Transit Throwback – Token Sense

In the late 1980’s, merchants in Downtown Spokane were trying to find a way to lure shoppers to the area. A long standing complaint back then (and even now) was that there was not enough parking in Downtown, or that the parking that was available was too expensive.

That’s where “Token Sense” came in.

Advertisement for Token Sense Photo Credit: Spokane Chronicle (12/8/1988)

Advertisement for Token Sense
Photo Credit: Spokane Chronicle (12/8/1988)

Part of an effort to help market the central business district, Token Sense was launched as a collaboration between the Spokane Central Business Association (later renamed the Downtown Spokane Association) and Spokane Transit Authority. By making a minimum purchase of $25 or more at participating retailers, shoppers would receive a gold Token Sense token, which was then redeemable for 75¢ of parking at participating lots/garages, or for a one-way trip on any Spokane Transit Authority bus.

One of the "Token Sense" tokens. Photo Credit: Zachary Ziegler

One of the “Token Sense” tokens.
Photo Credit: Zachary Ziegler

Officially started on October 31st 1988, the program was quite popular from the start. Through November 1988, more than 40,000 tokens were issued with 28,750 of them being redeemed at parking lots/garages and on STA buses. December 1988 saw continued growth, with an estimated 35,000 tokens being redeemed. In comparison, Seattle’s “Easy Streets” program, which Token Sense was largely based upon, saw token redemption peak at 21,000 in December 1987. Starting with 52,000 tokens, the program became overwhelmed with demand for more tokens early on and so 50,000 more tokens were ordered just a week after it started.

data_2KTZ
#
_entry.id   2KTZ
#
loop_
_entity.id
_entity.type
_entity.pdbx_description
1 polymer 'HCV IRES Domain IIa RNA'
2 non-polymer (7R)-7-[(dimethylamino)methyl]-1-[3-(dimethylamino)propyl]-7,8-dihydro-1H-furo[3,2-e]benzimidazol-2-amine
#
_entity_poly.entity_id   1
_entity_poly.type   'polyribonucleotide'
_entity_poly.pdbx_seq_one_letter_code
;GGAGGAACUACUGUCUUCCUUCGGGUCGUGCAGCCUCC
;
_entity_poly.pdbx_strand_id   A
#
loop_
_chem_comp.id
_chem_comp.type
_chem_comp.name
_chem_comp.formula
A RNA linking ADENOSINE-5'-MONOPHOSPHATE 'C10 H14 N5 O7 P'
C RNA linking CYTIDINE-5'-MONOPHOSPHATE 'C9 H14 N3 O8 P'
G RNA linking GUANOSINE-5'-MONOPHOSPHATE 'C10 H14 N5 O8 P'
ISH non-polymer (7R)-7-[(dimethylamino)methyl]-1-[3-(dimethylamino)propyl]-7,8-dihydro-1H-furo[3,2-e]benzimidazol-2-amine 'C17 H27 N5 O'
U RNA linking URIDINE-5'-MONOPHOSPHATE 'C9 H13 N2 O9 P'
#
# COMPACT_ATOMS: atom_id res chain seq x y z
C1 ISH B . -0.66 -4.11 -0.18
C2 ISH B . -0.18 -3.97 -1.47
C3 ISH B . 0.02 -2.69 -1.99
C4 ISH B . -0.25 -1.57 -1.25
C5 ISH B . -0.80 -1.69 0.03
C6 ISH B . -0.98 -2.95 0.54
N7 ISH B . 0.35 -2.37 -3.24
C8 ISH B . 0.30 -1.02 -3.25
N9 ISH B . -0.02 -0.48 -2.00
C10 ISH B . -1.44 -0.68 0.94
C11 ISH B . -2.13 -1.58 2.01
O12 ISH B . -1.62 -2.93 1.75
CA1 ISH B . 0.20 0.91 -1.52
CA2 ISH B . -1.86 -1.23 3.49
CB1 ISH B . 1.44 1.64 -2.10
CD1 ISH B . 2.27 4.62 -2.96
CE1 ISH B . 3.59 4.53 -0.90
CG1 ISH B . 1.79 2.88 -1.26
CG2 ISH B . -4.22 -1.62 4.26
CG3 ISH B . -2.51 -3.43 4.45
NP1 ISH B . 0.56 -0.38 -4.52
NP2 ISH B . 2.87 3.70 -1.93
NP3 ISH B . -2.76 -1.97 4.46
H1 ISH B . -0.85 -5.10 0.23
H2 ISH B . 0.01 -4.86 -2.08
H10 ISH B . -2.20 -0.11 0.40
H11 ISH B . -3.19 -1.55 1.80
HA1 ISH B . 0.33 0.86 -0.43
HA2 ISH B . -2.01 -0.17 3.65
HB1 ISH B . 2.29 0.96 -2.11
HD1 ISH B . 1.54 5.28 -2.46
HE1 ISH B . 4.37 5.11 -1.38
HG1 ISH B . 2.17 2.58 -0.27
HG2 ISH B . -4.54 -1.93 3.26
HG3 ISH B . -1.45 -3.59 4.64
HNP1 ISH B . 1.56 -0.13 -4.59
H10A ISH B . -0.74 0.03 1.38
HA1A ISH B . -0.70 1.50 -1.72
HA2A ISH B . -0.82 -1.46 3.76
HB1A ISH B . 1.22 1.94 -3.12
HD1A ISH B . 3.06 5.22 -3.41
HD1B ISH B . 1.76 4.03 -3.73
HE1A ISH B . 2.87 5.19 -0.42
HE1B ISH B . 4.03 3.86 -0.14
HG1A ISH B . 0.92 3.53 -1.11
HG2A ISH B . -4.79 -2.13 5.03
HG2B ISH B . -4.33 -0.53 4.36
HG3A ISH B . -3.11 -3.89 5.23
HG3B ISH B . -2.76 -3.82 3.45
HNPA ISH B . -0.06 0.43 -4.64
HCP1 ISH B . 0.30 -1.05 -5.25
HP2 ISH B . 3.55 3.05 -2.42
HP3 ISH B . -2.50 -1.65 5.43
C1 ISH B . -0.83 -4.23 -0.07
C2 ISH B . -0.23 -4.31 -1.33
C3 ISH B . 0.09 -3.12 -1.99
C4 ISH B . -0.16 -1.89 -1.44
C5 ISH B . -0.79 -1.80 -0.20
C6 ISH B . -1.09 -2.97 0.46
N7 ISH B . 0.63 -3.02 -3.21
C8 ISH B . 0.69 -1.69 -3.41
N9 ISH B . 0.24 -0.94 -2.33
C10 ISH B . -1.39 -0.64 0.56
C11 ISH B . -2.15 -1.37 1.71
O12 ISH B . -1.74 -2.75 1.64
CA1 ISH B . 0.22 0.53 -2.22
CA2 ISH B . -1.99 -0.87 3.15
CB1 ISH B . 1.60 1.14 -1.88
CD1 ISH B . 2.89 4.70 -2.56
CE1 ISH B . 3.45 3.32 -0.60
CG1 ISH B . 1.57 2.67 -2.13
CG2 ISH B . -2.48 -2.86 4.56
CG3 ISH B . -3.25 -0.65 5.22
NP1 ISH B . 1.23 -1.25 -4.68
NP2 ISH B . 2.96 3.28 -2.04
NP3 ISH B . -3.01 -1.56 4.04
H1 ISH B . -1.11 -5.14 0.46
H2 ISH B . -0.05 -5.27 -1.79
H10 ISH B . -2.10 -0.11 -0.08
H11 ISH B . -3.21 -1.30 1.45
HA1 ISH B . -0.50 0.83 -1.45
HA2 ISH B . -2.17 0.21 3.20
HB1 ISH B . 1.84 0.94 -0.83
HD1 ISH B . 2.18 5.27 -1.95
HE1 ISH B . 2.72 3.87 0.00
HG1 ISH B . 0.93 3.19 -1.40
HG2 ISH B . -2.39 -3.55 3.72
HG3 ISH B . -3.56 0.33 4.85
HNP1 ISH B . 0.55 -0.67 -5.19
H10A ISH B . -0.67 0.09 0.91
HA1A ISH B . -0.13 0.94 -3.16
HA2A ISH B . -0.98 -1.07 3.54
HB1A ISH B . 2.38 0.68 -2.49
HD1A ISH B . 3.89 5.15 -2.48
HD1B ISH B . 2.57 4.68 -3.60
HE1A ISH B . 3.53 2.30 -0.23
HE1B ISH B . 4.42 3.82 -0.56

The Token Sense program continued to run for several more years, with multiple ads promoting the program seen in local papers through the early 1990’s. In 1996, the program was discontinued for good and replaced with the “Easy Pass” program, which involved more downtown retailers and parking lots/garages while still maintaining a free one-way ride on STA. (Presently it doesn’t appear that STA participates in this program anymore, though it’s still listed on the Downtown Spokane Partnership‘s website.)

Around the same time that the Token Sense program began to wind down, STA began running some trolley replica buses downtown. After years of proposals to run a trolley bus circulator system downtown, 3 trolley replica buses were purchased in 1994 and began running on the Plaza/Arena Shuttle (which ran as Route 27 back then, and now runs as Route 1). The current Plaza/Arena Shuttle service continues STA’s involvement in a collaborative parking program with the “CityTicket,” which is run with the Spokane Public Facilities District. Costing just $30 a month, it allows people to park at the Spokane Arena and catch Route 1 to and from Downtown every weekday.

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